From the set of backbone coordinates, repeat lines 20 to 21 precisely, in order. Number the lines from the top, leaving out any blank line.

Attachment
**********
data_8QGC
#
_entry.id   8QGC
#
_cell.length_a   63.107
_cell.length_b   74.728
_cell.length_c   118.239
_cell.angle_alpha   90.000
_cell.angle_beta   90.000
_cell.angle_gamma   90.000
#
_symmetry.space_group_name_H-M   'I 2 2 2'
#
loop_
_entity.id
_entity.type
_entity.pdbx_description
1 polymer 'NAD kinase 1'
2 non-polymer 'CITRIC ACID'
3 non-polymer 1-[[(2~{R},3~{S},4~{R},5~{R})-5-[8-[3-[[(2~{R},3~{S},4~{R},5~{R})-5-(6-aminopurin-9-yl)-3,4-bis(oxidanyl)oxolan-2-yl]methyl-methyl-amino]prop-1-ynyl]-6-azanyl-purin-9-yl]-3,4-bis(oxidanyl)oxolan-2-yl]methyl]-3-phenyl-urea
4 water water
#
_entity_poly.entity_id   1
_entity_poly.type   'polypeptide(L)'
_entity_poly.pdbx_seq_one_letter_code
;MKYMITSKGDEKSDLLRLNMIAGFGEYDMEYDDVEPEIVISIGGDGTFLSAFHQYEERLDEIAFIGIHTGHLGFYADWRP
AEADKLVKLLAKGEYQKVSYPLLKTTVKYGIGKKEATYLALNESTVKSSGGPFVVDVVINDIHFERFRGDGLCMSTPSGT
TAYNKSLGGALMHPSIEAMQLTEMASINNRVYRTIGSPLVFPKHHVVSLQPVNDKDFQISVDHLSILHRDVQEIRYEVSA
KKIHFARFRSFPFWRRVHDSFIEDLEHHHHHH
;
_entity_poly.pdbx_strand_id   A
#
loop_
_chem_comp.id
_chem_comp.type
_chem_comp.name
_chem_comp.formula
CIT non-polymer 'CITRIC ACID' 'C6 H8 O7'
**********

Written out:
3 non-polymer 1-[[(2~{R},3~{S},4~{R},5~{R})-5-[8-[3-[[(2~{R},3~{S},4~{R},5~{R})-5-(6-aminopurin-9-yl)-3,4-bis(oxidanyl)oxolan-2-yl]methyl-methyl-amino]prop-1-ynyl]-6-azanyl-purin-9-yl]-3,4-bis(oxidanyl)oxolan-2-yl]methyl]-3-phenyl-urea
4 water water